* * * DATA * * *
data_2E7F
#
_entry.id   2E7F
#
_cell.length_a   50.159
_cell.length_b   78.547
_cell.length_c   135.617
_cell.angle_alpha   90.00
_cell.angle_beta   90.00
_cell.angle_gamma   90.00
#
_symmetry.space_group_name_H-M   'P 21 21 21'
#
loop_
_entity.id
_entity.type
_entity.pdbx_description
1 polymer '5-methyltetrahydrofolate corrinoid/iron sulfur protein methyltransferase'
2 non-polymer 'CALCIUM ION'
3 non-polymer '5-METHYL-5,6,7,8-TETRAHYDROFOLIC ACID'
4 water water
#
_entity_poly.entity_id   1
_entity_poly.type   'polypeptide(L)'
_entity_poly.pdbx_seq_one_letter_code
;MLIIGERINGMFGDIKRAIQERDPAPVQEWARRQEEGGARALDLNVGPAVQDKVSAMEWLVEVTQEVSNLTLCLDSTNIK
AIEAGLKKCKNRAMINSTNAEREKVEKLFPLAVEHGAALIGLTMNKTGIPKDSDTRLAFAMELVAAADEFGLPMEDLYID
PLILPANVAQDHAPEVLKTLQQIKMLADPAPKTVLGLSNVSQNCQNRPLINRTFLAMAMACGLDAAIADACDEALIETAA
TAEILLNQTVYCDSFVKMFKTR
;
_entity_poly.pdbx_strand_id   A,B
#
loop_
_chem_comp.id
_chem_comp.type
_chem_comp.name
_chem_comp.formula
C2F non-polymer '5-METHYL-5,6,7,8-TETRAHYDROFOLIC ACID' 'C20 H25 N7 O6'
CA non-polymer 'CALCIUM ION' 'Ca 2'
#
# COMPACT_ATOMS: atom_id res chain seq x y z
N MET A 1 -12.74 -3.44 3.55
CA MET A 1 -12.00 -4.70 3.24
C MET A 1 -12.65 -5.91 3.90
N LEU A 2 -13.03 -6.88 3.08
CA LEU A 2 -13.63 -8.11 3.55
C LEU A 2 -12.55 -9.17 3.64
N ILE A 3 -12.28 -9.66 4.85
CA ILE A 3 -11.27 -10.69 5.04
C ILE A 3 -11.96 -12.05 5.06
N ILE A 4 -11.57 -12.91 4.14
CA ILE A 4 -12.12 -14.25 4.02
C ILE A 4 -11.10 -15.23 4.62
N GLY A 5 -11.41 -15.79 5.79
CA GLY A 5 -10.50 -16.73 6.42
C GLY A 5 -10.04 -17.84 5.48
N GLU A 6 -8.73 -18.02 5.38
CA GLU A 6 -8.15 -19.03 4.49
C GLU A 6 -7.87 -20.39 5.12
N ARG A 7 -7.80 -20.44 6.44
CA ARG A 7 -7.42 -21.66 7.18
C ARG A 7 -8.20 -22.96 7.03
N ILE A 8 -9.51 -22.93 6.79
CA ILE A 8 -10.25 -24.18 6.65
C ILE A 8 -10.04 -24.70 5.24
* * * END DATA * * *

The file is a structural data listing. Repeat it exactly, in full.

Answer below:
data_2E7F
#
_entry.id   2E7F
#
_cell.length_a   50.159
_cell.length_b   78.547
_cell.length_c   135.617
_cell.angle_alpha   90.00
_cell.angle_beta   90.00
_cell.angle_gamma   90.00
#
_symmetry.space_group_name_H-M   'P 21 21 21'
#
loop_
_entity.id
_entity.type
_entity.pdbx_description
1 polymer '5-methyltetrahydrofolate corrinoid/iron sulfur protein methyltransferase'
2 non-polymer 'CALCIUM ION'
3 non-polymer '5-METHYL-5,6,7,8-TETRAHYDROFOLIC ACID'
4 water water
#
_entity_poly.entity_id   1
_entity_poly.type   'polypeptide(L)'
_entity_poly.pdbx_seq_one_letter_code
;MLIIGERINGMFGDIKRAIQERDPAPVQEWARRQEEGGARALDLNVGPAVQDKVSAMEWLVEVTQEVSNLTLCLDSTNIK
AIEAGLKKCKNRAMINSTNAEREKVEKLFPLAVEHGAALIGLTMNKTGIPKDSDTRLAFAMELVAAADEFGLPMEDLYID
PLILPANVAQDHAPEVLKTLQQIKMLADPAPKTVLGLSNVSQNCQNRPLINRTFLAMAMACGLDAAIADACDEALIETAA
TAEILLNQTVYCDSFVKMFKTR
;
_entity_poly.pdbx_strand_id   A,B
#
loop_
_chem_comp.id
_chem_comp.type
_chem_comp.name
_chem_comp.formula
C2F non-polymer '5-METHYL-5,6,7,8-TETRAHYDROFOLIC ACID' 'C20 H25 N7 O6'
CA non-polymer 'CALCIUM ION' 'Ca 2'
#
# COMPACT_ATOMS: atom_id res chain seq x y z
N MET A 1 -12.74 -3.44 3.55
CA MET A 1 -12.00 -4.70 3.24
C MET A 1 -12.65 -5.91 3.90
N LEU A 2 -13.03 -6.88 3.08
CA LEU A 2 -13.63 -8.11 3.55
C LEU A 2 -12.55 -9.17 3.64
N ILE A 3 -12.28 -9.66 4.85
CA ILE A 3 -11.27 -10.69 5.04
C ILE A 3 -11.96 -12.05 5.06
N ILE A 4 -11.57 -12.91 4.14
CA ILE A 4 -12.12 -14.25 4.02
C ILE A 4 -11.10 -15.23 4.62
N GLY A 5 -11.41 -15.79 5.79
CA GLY A 5 -10.50 -16.73 6.42
C GLY A 5 -10.04 -17.84 5.48
N GLU A 6 -8.73 -18.02 5.38
CA GLU A 6 -8.15 -19.03 4.49
C GLU A 6 -7.87 -20.39 5.12
N ARG A 7 -7.80 -20.44 6.44
CA ARG A 7 -7.42 -21.66 7.18
C ARG A 7 -8.20 -22.96 7.03
N ILE A 8 -9.51 -22.93 6.79
CA ILE A 8 -10.25 -24.18 6.65
C ILE A 8 -10.04 -24.70 5.24